5. Gmail gateways and third-party email services

An administrator of GAFW Gmail can configure inbound and outbound email gateway servers to integrate with third party email services. For mail scanning, this should be done in line with an enterprise’s existing email scanning policies, to filter email and to protect users (and those they communicate with) from spam, viruses, phishing attacks and data loss.

It is possible to use a third party cloud service in addition to Google’s own Gmail scanning services.The third party service can provide scanning of:

  • inbound traffic to limit the risk of unsolicited and harmful email reaching user mailboxes
  • outbound traffic to ensure that viruses are not sent from an enterprise’s network while also reducing the possibility for exploitation of an enterprise’s email domains by malicious actors (for example, spoof email masquerading as being sent from the enterprise)

Configuring gateways and third party services will be most effective when:

  • SMTP traffic has been restricted to the service’s cloud server IP ranges. Limiting traffic to between the enterprise’s internet gateway and the cloud will help prevent spam and viruses being sent directly to or from the enterprise email servers and which bypass the cloud service.
  • Enterprise SMTP servers are not using third party/open relay services. Open relay email servers can accept email from any domain and forward it to another sender without verification. It is exploitable by malicious actors and presents a security risk that should be mitigated.
  • email protection to the cloud service has been ensured by secure delivery and where possible, TLS has been enforced to only deliver email when a secure connection can be established with the recipient

Alternatively it is possible to use Google itself as an email scanner via its SMTP relay service. Outgoing email from an on-premise email service can be filtered by Google for malicious content before reaching external contacts. Google Apps email security settings will also be applied to the outgoing email.


6. MX records

MX records will need to be reconfigured when changing email providers or redirecting email to a remote server. When handling MX records it is worth noting that:

  • Google offer both generic and host-specific advice on how to set up MX records
  • care should be taken when changing MX records in administrative settings to ensure that email is routed via known and trusted parties
  • if an external organisation manages an enterprise’s MX records, they should be made aware of any intended changes to email services in a timely manner; this will avoid denial of service scenarios for an enterprise’s email users should problems arise during deployment
  • 72 hours should be allowed for MX record changes to fully propagate across the Internet and deployments staged accordingly


7. Gmail settings

An administrator using the GAC can control how an enterprise’s users make use of Gmail. Under Admin Console | Google Apps | Settings for Gmail | Advanced settings, the configuration of a number of these controls can be made, some of which are addressed here. This is not a comprehensive list and other settings might need to be considered in compliance with an enterprise’s information handling policies.

7.1 General Settings | End User Access

  • Disable Google Apps Sync and Google Apps Connector if support for Microsoft Outlook and BlackBerry Enterprise Server is not to be provided.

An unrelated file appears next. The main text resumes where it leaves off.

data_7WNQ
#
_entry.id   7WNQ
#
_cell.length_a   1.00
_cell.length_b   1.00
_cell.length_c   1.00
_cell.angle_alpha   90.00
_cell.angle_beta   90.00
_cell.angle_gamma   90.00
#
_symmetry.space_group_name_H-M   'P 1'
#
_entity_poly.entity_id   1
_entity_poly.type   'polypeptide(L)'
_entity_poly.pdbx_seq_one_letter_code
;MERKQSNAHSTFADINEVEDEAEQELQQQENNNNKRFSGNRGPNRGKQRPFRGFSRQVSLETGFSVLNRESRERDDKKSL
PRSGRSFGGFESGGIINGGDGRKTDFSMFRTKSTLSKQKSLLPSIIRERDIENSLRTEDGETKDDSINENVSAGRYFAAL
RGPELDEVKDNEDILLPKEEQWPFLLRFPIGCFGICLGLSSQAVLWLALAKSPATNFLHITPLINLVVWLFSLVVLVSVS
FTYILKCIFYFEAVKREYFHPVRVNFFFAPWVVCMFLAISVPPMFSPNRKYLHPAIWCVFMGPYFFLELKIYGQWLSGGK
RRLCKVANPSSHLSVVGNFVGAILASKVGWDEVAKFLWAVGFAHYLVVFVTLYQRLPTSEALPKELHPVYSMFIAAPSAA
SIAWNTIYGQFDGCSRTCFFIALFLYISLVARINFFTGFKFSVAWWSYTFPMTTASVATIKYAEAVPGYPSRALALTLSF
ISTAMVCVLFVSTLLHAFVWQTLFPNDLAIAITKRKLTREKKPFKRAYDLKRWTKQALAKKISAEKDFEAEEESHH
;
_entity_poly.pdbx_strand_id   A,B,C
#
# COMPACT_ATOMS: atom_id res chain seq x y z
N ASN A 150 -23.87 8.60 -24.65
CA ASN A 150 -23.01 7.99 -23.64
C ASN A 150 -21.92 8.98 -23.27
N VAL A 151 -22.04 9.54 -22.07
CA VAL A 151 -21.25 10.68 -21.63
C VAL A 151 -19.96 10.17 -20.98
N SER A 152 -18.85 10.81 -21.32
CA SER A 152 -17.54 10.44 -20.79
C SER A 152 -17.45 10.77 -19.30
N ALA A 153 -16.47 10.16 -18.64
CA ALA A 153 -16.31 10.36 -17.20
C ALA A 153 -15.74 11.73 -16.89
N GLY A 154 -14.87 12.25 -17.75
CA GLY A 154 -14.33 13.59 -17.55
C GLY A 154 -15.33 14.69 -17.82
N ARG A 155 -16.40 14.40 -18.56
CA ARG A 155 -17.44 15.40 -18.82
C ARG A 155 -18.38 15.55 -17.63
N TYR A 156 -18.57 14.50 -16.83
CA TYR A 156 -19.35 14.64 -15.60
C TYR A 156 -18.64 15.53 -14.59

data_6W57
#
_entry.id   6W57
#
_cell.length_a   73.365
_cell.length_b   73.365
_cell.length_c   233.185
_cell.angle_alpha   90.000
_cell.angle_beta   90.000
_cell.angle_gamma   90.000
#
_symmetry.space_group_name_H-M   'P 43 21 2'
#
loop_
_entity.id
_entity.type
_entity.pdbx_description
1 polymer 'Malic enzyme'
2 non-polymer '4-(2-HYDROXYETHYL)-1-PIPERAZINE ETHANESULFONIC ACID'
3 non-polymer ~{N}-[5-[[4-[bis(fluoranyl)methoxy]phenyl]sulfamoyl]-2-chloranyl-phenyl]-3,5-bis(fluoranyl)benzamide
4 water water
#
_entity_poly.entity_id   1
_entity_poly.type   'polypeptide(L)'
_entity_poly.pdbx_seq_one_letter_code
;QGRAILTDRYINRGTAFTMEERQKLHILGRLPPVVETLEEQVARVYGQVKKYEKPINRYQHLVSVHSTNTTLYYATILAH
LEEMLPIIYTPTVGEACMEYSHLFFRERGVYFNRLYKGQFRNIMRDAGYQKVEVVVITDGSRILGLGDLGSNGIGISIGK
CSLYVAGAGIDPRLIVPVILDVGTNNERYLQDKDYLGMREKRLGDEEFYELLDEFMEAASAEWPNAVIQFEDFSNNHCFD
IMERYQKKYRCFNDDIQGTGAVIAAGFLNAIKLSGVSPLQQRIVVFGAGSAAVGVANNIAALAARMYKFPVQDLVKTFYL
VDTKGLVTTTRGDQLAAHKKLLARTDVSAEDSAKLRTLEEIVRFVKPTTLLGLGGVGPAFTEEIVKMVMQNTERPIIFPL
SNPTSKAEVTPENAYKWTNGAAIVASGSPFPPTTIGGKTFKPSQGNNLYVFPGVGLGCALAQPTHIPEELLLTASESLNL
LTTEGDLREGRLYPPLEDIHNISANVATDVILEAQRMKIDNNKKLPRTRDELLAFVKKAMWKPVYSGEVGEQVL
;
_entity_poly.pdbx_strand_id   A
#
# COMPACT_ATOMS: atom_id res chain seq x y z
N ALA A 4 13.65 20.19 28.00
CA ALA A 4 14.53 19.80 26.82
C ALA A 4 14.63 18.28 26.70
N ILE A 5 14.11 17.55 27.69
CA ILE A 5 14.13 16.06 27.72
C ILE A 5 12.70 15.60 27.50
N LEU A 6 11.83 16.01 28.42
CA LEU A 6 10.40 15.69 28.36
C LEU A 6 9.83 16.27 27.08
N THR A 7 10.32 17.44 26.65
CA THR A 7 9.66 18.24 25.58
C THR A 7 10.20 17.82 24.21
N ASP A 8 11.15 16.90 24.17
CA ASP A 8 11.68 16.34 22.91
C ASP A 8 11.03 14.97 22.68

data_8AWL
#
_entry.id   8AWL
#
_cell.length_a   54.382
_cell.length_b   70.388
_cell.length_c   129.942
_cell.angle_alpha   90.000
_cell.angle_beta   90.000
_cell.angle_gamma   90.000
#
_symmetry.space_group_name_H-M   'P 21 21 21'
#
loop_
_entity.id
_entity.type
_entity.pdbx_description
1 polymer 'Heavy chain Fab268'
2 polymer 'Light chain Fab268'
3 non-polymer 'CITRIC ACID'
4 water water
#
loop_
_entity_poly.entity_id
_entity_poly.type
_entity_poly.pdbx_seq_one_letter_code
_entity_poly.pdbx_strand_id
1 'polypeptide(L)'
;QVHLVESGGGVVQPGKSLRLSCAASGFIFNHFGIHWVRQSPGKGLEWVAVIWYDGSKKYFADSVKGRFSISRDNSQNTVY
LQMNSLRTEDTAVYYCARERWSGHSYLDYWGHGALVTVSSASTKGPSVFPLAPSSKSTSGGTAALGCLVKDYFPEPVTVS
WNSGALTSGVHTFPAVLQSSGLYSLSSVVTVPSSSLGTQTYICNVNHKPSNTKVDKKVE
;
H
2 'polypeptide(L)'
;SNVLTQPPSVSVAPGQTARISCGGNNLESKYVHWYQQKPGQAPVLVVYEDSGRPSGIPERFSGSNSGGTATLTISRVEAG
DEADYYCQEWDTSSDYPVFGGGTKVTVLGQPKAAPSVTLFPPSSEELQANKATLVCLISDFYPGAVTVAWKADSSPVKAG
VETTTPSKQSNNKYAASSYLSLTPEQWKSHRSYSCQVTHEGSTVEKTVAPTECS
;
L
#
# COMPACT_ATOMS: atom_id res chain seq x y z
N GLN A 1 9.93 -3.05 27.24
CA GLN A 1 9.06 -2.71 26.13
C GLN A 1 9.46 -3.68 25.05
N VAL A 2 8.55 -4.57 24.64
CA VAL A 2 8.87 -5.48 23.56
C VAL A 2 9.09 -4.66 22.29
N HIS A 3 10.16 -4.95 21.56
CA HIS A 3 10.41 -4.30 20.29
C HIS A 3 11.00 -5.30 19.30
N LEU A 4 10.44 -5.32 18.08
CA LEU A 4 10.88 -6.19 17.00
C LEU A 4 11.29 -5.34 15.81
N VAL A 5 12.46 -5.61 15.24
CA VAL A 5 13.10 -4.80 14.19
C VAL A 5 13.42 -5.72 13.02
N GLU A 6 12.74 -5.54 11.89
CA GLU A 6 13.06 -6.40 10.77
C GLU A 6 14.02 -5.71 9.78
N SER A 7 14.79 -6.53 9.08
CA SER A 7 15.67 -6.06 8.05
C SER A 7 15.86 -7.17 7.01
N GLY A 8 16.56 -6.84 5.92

• Disable Automatic Forwarding to prevent users from automatically forwarding their incoming email to another address. Any existing forwarding rules or filters will no longer forward email.
  • Disable Allow per-user outbound gateways by un-checking the box Allow users to send mail through an external SMTP server when configuring a "from" address hosted outside your email domains. This will prevent users from sending mail through an external email server, which would allow email to bypass the enterprise’s outbound email gateway. Google document further information on outbound gateways and outbound relays.
  • CESG recommend enabling Google’s Image Proxy service as this makes anti-phishing mitigations more effective. An Image URL proxy whitelist may need to be populated and enabled to support images from internal websites.


7.2 General Settings | Spam

  • To improve spam handling, the Inbound gateway field should be populated with the IP addresses of email servers that route incoming email to Gmail. To only receive email from the inbound gateway and to prevent unsolicited and unwanted email delivery, MX records should point to the gateway IP address. The option to Only let users receive email from the email gateways listed above should then be enabled.


7.3 General Settings | Compliance

  • The Comprehensive mail storage setting safeguards a copy of all sent or received email in a domain (including email passed by non-Gmail mailboxes), storing it in the users’ Gmail mailboxes.
    • The routing of mail to non-Gmail servers with this setting enabled ensures storage of email in Gmail mailboxes for Google Apps Vault archiving.
    • This setting should be enabled when a non-Gmail system uses the SMTP Relay Service to route email for an enterprise’s users (for example, automated notification systems) to their Gmail mailboxes.
  • To only allow the sending or receiving of email from specified addresses or domains, the Restrict delivery option allows a list of recipients to be populated that an enterprise’s users are authorised to exchange email with (for example, only sending email to other Government departments).